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|Food Buzz: History of Avocado|
Nimlioh avocados are one of the largest varieties of avocados. They are often bigger than the size of a softball, and they can weigh up to 40 ounces. Nimlioh avocados have thick, pebbly skin that matures from green to black, and will still be rather hard even when ripe. The pale green to deep yellow flesh is creamy and smooth, with no strings like some avocados, and with greater oil content than other common varieties. The medium-sized seed sits tight in the cavity inside the flesh, which offers a rich, buttery, nutty flavor with a noticeable sweetness.
Nimlioh avocados are available in the summer and fall months.
Avocados are members of the Lauraceae, or Laurel, family. They are scientifically named Persea americana Mill., and are botanically classified as a berry. Furthermore, there are three subspecies of avocados: Guatemalan, Mexican and the West Indian. Nimlh avocados are of Guatemalan descent, characterized by their large fruits with pebbly, thick skins and fatty flesh. Nimlioh avocados are rare in the commercial market, and are only occasionally found at farmers’ markets in Southern California. They are also one of the few varieties that do not oxidize when the flesh is exposed to air.
Avocados are rich in dietary fiber, and are known for being a good source of monounsaturated fat, second only to olives among fruits in oil content. They have earned the nickname “nutrient-boosters” because they can enable the body to absorb more fat-soluble nutrients of other foods served in combination with the avocado. Avocados also contain nearly 20 vitamins and minerals, including vitamin C, vitamin E, potassium, and folic acid.
Nimlioh avocados are most commonly used fresh, although they can also be used in short cooked applications. They are well suited for mashing and pureeing, as their flesh is soft, creamy, and rich in oil, with very little stringiness. Mash avocados with lime, onion, tomato, cilantro, salt, and other spices to make guacamole, the traditional dip that originated with the Aztecs of Mexico. Nimlioh avocados can also be cubed, sliced, or halved and stuffed. The skin of the Nimlioh avocado is so thick and tougthat it doesn’t give to pressure when ripe like most other avocado varieties. Instead, when ripe, a toothpick pressed through the skin will slide right through to the pit. Store Nimlioh avocados at room temperature until fully mature. Whole, ripe avocados will keep for two to three days in the refrigerator, while cut avocados will keep for a day or two.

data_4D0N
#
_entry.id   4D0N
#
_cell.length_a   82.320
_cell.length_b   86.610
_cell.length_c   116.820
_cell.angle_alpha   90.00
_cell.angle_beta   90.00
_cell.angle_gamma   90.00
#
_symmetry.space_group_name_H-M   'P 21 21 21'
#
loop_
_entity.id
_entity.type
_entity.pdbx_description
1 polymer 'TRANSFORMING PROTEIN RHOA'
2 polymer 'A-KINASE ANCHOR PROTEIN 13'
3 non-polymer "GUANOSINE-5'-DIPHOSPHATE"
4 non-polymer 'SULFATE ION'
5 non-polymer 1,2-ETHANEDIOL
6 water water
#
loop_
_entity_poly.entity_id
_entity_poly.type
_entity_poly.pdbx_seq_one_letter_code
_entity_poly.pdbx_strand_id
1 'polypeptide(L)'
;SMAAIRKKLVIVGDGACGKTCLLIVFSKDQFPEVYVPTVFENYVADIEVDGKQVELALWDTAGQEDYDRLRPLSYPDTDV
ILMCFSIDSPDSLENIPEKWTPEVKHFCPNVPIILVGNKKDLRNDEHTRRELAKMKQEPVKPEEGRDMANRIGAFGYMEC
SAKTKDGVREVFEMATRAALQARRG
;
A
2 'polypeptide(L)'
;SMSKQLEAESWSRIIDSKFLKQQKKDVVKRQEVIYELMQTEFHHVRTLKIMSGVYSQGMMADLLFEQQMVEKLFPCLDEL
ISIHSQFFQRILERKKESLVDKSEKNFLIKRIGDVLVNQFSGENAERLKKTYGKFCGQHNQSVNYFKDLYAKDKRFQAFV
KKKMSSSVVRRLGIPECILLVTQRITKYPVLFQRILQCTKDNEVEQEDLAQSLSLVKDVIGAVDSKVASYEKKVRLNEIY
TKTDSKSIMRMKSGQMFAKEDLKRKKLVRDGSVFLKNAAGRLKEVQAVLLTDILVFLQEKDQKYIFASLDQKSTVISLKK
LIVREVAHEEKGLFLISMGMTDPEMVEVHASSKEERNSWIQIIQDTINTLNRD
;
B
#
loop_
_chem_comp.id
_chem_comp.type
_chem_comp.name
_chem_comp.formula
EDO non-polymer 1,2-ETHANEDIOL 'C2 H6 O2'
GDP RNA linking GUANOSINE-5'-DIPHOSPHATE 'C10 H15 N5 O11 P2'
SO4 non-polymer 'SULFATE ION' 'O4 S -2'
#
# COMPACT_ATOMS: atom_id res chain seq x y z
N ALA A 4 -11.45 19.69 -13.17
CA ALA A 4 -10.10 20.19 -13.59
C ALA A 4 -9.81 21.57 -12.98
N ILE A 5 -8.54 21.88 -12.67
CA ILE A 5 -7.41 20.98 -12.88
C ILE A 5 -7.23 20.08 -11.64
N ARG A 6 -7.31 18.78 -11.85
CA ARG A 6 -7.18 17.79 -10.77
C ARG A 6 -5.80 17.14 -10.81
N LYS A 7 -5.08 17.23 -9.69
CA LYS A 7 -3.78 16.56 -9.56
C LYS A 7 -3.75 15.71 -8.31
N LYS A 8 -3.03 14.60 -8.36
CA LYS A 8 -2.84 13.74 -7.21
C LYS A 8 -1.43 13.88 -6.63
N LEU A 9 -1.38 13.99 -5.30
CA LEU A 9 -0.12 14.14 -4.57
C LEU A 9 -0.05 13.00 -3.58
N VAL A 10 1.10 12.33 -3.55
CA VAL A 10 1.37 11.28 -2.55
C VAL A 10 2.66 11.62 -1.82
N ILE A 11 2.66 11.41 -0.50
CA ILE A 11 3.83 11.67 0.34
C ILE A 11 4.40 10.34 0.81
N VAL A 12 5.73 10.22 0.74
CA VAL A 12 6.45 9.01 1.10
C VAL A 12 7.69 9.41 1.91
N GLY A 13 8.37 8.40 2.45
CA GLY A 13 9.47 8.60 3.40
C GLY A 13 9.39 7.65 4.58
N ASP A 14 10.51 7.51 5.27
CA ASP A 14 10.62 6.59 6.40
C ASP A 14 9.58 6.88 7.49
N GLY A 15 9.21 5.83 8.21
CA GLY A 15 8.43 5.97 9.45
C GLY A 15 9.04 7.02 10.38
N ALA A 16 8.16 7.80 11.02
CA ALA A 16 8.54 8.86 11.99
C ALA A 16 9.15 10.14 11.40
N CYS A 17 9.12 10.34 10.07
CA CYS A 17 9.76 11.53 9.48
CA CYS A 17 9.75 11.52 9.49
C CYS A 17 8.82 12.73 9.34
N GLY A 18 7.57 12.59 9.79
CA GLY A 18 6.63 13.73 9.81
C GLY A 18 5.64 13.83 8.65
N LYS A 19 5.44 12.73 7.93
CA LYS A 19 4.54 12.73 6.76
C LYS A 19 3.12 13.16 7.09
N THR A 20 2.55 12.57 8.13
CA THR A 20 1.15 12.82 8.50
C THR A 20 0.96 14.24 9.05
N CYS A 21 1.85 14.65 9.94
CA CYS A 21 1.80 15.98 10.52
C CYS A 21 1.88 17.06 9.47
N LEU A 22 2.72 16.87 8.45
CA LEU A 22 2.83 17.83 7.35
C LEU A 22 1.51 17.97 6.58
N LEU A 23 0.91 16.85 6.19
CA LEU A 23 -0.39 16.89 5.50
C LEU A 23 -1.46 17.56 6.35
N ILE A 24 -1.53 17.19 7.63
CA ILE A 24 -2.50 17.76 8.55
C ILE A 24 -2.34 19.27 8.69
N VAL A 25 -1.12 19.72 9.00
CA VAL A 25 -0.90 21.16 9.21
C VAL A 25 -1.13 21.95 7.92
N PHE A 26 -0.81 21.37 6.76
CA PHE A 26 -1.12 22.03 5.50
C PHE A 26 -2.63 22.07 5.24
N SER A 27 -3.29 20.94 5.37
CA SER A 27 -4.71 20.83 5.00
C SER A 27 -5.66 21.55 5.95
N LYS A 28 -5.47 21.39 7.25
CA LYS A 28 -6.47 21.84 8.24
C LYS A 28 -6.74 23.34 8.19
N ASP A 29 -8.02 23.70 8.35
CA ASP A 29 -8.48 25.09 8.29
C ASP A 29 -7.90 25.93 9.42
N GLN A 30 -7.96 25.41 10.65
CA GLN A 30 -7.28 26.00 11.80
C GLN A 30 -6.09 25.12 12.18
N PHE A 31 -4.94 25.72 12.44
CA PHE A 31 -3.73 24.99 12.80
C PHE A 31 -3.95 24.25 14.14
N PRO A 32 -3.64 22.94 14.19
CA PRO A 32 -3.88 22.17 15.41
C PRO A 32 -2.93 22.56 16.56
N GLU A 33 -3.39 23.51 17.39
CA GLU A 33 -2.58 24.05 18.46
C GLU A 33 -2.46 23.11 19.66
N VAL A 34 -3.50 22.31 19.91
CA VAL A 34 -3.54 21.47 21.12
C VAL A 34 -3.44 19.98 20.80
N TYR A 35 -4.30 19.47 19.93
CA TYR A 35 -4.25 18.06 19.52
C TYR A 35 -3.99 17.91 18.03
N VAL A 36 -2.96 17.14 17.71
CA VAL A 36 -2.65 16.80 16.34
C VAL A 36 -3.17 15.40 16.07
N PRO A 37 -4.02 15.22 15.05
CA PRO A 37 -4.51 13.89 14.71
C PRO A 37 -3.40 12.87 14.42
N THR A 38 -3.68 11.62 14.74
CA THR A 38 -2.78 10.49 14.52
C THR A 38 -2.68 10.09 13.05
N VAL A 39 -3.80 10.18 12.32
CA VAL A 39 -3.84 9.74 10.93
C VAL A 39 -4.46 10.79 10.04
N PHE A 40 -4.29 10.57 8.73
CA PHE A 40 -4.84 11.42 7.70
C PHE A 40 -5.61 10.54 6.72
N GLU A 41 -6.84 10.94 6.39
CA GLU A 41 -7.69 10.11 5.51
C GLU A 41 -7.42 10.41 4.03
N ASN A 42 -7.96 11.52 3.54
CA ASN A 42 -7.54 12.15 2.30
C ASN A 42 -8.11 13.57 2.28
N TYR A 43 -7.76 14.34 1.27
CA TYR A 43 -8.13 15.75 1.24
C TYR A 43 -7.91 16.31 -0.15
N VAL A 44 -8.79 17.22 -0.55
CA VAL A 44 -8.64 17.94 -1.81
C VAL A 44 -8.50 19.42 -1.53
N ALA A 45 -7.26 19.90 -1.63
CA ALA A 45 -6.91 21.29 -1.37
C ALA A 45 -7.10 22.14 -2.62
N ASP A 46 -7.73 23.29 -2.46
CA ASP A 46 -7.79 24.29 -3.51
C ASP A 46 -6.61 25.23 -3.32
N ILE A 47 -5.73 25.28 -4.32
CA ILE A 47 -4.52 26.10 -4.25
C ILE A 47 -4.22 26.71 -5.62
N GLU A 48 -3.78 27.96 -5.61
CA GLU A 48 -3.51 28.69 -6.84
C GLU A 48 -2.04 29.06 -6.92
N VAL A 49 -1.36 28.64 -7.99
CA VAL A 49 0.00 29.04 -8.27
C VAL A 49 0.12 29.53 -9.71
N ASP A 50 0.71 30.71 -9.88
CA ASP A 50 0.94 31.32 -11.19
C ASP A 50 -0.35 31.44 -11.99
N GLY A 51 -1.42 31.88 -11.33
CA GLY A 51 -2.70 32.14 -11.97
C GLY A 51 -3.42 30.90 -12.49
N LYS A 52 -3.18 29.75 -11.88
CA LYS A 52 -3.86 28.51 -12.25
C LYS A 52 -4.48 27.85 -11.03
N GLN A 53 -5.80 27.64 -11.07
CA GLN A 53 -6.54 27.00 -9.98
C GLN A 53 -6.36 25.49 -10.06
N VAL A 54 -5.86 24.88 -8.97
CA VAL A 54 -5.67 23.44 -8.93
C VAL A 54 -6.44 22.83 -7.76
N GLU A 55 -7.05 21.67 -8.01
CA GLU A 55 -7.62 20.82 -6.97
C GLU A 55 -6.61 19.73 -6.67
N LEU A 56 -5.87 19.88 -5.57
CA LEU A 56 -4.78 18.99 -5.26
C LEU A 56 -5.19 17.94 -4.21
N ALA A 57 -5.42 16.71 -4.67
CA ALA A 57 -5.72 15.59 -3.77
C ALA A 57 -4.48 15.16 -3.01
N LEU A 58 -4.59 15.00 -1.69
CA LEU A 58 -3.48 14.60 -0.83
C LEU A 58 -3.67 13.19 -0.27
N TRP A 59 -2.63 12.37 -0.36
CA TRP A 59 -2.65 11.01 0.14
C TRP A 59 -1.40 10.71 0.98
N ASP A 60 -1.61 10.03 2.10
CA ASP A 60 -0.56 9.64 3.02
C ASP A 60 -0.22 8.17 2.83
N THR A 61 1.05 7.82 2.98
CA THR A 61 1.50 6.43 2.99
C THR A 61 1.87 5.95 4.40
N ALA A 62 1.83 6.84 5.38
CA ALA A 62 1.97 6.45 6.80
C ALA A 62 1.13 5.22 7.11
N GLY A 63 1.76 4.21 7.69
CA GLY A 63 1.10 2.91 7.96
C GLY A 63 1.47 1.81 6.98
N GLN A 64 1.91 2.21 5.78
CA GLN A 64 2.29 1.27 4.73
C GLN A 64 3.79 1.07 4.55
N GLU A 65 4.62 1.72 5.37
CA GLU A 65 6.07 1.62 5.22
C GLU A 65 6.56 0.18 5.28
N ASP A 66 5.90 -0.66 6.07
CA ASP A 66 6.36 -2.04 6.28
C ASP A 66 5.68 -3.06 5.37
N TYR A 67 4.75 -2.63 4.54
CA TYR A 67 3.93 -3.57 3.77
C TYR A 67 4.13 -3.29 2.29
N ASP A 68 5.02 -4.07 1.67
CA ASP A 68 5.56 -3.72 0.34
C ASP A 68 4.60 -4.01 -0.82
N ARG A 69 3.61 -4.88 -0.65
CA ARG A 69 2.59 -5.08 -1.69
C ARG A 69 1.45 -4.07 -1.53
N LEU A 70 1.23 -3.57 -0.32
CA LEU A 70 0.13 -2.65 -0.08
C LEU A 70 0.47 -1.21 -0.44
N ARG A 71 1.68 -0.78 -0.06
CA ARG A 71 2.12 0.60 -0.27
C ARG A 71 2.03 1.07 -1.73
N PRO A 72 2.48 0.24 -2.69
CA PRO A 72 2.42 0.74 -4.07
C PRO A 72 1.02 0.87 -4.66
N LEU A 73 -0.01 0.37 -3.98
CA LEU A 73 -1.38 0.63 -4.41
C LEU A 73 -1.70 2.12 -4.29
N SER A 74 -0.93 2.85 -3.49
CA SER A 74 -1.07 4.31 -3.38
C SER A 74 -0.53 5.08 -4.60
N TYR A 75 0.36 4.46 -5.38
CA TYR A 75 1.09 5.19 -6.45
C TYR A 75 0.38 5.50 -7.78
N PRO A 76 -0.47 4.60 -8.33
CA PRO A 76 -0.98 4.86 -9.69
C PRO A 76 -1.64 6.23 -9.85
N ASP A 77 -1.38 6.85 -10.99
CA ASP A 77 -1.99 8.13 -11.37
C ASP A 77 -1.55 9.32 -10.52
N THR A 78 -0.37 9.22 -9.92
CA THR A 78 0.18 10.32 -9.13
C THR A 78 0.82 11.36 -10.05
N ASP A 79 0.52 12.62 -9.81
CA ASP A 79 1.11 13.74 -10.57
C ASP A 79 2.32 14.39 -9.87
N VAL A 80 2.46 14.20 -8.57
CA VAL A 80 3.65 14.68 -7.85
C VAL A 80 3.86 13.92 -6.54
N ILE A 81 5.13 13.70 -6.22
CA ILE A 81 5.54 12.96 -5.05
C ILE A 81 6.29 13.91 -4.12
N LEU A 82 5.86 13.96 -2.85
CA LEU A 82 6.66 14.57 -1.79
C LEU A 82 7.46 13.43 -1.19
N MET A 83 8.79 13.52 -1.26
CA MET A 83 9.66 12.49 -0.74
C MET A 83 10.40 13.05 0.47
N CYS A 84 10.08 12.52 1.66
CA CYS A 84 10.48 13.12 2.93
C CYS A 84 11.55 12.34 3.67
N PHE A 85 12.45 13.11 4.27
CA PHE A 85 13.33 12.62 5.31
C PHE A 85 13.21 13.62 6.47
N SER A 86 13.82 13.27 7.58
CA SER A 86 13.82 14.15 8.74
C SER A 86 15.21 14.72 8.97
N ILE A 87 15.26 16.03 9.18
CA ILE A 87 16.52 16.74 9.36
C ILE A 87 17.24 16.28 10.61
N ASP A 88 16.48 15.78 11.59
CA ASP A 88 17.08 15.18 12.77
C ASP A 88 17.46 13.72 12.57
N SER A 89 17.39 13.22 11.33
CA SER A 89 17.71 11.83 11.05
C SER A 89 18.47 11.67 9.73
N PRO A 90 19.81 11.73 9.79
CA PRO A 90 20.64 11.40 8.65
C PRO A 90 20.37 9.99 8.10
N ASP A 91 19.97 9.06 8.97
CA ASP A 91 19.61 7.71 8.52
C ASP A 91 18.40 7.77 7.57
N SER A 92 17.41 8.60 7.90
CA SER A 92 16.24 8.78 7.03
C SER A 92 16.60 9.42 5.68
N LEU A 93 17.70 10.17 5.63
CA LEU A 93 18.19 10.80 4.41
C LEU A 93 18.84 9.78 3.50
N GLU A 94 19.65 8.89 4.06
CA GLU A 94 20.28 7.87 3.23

In Mayan language, the term “Nimlioh” means "large avocado”. Nimlioh avocados originated in Antigua, Guatemala, where the locals call themselves Panzas Verdes, or “green bellies”, because of the region’s reliance on avocados and the good fats they provide as part of a healthy diet.
Nimlioh avocados are native to Guatemala. Budwood was sent back to the US in 1917 after the variety was discovered during a USDA research expedition to Antigua, Guatemala. It was first commercially grown in 1921, though cultivation efforts in Florida were abandoned a few years later due to poor production. Today it may be found growing in California, Hawaii, and Puerto Rico.
Recipes that include Nimlioh Avocados. One is easiest, three is harder.
|Semolina Artisinal Pasta||Rigatoni with Shrimp, Avocado and Miso-Lemon Dressing|